07. No Inspiration (8-Track Demo, Stealth Studio, October 1998 ) (*previously unreleased)
08. Keep It Close To Me (4-Track Demo, Stealth Studio, 1999) (*previously unreleased)
09. Extra-Sensory (4-Track Demo, Stealth Studio, 1999) (*previously unreleased)
10. I Am Incinerator (8-track Demo, Stealth Studio, 1999) (*previously unreleased)
11. Relocate My Satellites (4-Track Demo, Stealth Studio, 1999) (*previously unreleased)
12. The Rest Of The World (4-Track Demo, October 2001) (*previously unreleased)
13. Lighting The Way (Live At The Exit/In, Nashville, TN, 6-21-03)
14. True Believer (Live At The Exit/In, Nashville, TN, 6-21-03)
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January 23, 2007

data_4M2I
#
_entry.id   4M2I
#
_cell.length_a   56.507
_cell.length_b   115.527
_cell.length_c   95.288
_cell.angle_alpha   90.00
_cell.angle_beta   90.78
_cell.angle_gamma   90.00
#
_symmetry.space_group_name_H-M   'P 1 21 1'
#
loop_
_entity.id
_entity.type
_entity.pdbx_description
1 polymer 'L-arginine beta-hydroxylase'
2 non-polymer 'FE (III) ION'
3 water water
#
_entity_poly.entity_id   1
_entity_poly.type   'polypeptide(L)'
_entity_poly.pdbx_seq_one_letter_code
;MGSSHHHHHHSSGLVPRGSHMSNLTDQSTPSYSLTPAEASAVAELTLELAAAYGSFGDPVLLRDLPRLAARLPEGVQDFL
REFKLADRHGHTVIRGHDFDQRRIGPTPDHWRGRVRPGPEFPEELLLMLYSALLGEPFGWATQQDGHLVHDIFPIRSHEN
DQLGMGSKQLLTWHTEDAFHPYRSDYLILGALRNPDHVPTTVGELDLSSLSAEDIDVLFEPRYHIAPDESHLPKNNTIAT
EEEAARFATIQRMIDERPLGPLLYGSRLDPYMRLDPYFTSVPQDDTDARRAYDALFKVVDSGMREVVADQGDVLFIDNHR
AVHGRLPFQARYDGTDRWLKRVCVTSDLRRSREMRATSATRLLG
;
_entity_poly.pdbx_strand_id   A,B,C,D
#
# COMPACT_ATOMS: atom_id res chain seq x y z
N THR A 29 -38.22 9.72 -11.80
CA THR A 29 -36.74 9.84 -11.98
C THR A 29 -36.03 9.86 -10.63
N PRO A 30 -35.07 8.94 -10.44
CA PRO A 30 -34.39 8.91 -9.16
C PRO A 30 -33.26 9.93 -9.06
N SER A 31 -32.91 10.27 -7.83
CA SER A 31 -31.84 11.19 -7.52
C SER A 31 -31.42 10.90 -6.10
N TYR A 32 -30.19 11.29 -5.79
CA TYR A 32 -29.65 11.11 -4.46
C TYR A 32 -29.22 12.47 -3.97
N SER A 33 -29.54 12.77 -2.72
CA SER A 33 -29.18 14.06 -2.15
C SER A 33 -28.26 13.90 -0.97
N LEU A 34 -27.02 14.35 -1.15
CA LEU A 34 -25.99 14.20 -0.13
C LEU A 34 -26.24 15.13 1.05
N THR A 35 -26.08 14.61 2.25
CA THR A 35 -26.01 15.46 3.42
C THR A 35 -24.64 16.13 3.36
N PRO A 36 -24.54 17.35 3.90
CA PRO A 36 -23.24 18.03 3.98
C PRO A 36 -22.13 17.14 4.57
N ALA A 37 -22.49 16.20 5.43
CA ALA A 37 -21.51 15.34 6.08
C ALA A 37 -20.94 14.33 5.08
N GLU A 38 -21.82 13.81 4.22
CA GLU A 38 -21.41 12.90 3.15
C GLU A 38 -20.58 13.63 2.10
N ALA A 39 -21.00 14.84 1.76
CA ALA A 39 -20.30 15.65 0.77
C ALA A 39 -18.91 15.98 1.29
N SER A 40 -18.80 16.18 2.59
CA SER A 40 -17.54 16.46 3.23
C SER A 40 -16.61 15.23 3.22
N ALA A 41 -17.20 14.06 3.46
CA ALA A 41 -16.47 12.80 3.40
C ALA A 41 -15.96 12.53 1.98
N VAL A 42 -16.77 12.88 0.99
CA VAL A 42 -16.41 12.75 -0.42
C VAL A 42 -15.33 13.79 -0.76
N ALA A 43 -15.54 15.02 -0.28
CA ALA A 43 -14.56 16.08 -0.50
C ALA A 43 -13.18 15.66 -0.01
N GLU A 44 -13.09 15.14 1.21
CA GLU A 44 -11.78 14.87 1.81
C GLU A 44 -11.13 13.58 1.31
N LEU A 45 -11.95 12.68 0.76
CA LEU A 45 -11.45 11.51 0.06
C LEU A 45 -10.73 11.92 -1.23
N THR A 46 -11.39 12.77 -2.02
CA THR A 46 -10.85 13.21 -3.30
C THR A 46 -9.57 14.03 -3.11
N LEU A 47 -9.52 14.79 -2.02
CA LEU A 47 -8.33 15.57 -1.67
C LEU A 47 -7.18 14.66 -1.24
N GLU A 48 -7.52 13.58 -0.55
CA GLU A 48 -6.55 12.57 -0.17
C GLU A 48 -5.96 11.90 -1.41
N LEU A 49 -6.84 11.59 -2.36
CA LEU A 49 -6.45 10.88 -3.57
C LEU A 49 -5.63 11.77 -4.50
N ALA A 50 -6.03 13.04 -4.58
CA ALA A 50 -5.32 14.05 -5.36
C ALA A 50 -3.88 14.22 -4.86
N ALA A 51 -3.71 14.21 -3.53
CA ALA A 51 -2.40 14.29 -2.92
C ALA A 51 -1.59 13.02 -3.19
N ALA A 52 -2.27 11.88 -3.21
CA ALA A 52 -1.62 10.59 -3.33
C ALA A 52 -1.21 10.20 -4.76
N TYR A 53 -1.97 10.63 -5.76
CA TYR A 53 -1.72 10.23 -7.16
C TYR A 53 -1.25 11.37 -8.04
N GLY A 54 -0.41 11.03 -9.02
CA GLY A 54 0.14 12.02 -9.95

Whooo, owwww, yeah, and unh

PopMatters has a divine article trying to pin down those varied vocalizations that singers have been throwing in the midst of their songs since time memoriam. Maybe James Brown is the best-known for his off-the-wall hollers, but read about the rest. Here are some snippets from the extremely well-written and entertaining article, as author Zeth Lundy takes you through the different species of yowl — and you know I had to include a few of the songs in question:

The Columbus (or, the Land Ho!)